• developing a centre specific plan, in consultation with all stakeholders, with clear goals linked to positive learning outcomes for children

  • developing a localised curriculum to reflect the revised Te Whariki

  • strengthening appraisal to align with the Education Council requirements.

Management Assurance on Legal Requirements

Before the review, the staff and management of Creators on Grandview completed an ERO Centre Assurance Statement and Self-Audit Checklist. In these documents they attested that they have taken all reasonable steps to meet their legal obligations related to:

  • curriculum
  • premises and facilities
  • health and safety practices
  • governance, management and administration.

During the review, ERO looked at the service’s systems for managing the following areas that have a potentially high impact on children's wellbeing:

  • emotional safety (including positive guidance and child protection)

  • physical safety (including supervision; sleep procedures; accidents; medication; hygiene; excursion policies and procedures)

  • suitable staffing (including qualification levels; police vetting; teacher registration; ratios)

  • evacuation procedures and practices for fire and earthquake.

All early childhood services are required to promote children's health and safety and to regularly review their compliance with legal requirements.

Next ERO Review

When is ERO likely to review the service again?

The next ERO review of Creators on Grandview will be in three years.

Lynda Pura-Watson

Deputy Chief Review Officer Waikato

Te Tai Miringa - Waikato / Bay of Plenty Region

20 June 2018

The Purpose of ERO Reports

The Education Review Office (ERO) is the government department that, as part of its work, reviews early childhood services throughout Aotearoa New Zealand. ERO’s reports provide information for parents and communities about each service’s strengths and next steps for development. ERO’s bicultural evaluation framework Ngā Pou Here is described in SECTION 3 of this report. Early childhood services are partners in the review process and are expected to make use of the review findings to enhance children's wellbeing and learning.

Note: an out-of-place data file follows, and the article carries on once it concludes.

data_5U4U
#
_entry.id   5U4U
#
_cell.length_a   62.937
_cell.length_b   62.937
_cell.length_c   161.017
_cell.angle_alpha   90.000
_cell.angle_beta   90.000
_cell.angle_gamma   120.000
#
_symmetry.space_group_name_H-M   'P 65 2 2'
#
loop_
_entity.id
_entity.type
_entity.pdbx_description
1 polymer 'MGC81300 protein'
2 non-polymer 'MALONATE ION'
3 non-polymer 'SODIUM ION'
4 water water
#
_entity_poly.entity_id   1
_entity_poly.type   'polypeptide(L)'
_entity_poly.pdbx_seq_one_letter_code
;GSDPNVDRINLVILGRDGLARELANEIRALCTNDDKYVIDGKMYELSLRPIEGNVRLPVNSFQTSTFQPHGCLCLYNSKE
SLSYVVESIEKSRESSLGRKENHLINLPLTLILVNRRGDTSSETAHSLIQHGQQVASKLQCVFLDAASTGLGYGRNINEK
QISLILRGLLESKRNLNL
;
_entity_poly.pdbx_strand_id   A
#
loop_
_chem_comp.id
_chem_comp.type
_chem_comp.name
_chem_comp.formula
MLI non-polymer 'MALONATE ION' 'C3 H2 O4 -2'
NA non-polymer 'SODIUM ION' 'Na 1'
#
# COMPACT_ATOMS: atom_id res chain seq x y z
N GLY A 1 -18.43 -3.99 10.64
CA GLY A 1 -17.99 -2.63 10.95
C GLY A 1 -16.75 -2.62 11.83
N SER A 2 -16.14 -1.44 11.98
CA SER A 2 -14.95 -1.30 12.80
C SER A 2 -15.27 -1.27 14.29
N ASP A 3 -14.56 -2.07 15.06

2 Information about the Early Childhood Service

Location

Hamilton

Ministry of Education profile number

46843

Licence type

Education & Care Service

Licensed under

Education (Early Childhood Services) Regulations 2008

Number licensed for

60 children, including up to 15 aged under 2

Service roll

56

Gender composition

Boys 28 Girls 28

Ethnic composition

Māori
Pākehā
Other

26
21
9

Percentage of qualified teachers

50-79%

Reported ratios of staff to children

Under 2

1:4

Better than minimum requirements

Over 2

1:8

Better than minimum requirements

Review team on site

May 2018

Date of this report

20 June 2018

Most recent ERO report(s)

This is the first education review

3 General Information about Early Childhood Reviews

ERO’s Evaluation Framework

ERO’s overarching question for an early childhood education review is ‘How well placed is this service to promote positive learning outcomes for children?’ ERO focuses on the following factors as described in the bicultural framework Ngā Pou Here:

  • Pou Whakahaere – how the service determines its vision, philosophy and direction to ensure positive outcomes for children
  • Pou Ārahi – how leadership is enacted to enhance positive outcomes for children
  • Mātauranga – whose knowledge is valued and how the curriculum is designed to achieve positive outcomes for children
  • Tikanga whakaako – how approaches to teaching and learning respond to diversity and support positive outcomes for children.

Within these areas ERO considers the effectiveness of arotake – self review and of whanaungatanga – partnerships with parents and whānau.

ERO evaluates how well placed a service is to sustain good practice and make ongoing improvements for the benefit of all children at the service.

A focus for the government is that all children, especially priority learners, have an opportunity to benefit from quality early childhood education. ERO will report on how well each service promotes positive outcomes for all children, with a focus on children who are Māori, Pacific, have diverse needs, and are up to the age of two.

For more information about the framework and Ngā Pou Here refer to ERO’s Approach to Review in Early Childhood Services.

ERO’s Overall Judgement and Next Review

The overall judgement that ERO makes and the timing of the next review will depend on how well placed a service is to promote positive learning outcomes for children. The categories are:

  • Very well placed – The next ERO review in four years
  • Well placed – The next ERO review in three years
  • Requires further development – The next ERO review within two years
  • Not well placed - The next ERO review in consultation with the Ministry of Education

ERO has developed criteria for each category. These are available on ERO’s website.

Review Coverage

ERO reviews are tailored to each service’s context and performance, within the overarching review framework. The aim is to provide information on aspects that are central to positive outcomes for children and useful to the service.